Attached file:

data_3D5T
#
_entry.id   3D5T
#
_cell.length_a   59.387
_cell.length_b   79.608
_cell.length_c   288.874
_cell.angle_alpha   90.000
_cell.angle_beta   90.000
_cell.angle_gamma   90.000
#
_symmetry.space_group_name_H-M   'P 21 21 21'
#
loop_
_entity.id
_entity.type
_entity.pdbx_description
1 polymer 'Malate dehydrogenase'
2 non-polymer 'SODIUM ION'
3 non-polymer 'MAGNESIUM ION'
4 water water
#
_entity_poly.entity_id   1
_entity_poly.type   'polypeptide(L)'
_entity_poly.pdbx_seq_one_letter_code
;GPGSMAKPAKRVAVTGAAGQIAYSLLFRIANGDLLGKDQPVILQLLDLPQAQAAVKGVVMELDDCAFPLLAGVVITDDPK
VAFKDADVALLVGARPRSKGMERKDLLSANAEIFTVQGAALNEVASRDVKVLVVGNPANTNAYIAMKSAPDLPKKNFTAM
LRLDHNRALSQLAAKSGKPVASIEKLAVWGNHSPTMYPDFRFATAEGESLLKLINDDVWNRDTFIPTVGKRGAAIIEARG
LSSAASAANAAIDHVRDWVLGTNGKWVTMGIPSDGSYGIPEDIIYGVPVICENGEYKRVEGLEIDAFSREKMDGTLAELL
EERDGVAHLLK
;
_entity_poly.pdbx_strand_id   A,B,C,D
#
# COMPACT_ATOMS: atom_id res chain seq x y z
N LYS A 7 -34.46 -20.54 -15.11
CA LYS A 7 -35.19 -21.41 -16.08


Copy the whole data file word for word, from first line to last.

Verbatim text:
data_3D5T
#
_entry.id   3D5T
#
_cell.length_a   59.387
_cell.length_b   79.608
_cell.length_c   288.874
_cell.angle_alpha   90.000
_cell.angle_beta   90.000
_cell.angle_gamma   90.000
#
_symmetry.space_group_name_H-M   'P 21 21 21'
#
loop_
_entity.id
_entity.type
_entity.pdbx_description
1 polymer 'Malate dehydrogenase'
2 non-polymer 'SODIUM ION'
3 non-polymer 'MAGNESIUM ION'
4 water water
#
_entity_poly.entity_id   1
_entity_poly.type   'polypeptide(L)'
_entity_poly.pdbx_seq_one_letter_code
;GPGSMAKPAKRVAVTGAAGQIAYSLLFRIANGDLLGKDQPVILQLLDLPQAQAAVKGVVMELDDCAFPLLAGVVITDDPK
VAFKDADVALLVGARPRSKGMERKDLLSANAEIFTVQGAALNEVASRDVKVLVVGNPANTNAYIAMKSAPDLPKKNFTAM
LRLDHNRALSQLAAKSGKPVASIEKLAVWGNHSPTMYPDFRFATAEGESLLKLINDDVWNRDTFIPTVGKRGAAIIEARG
LSSAASAANAAIDHVRDWVLGTNGKWVTMGIPSDGSYGIPEDIIYGVPVICENGEYKRVEGLEIDAFSREKMDGTLAELL
EERDGVAHLLK
;
_entity_poly.pdbx_strand_id   A,B,C,D
#
# COMPACT_ATOMS: atom_id res chain seq x y z
N LYS A 7 -34.46 -20.54 -15.11
CA LYS A 7 -35.19 -21.41 -16.08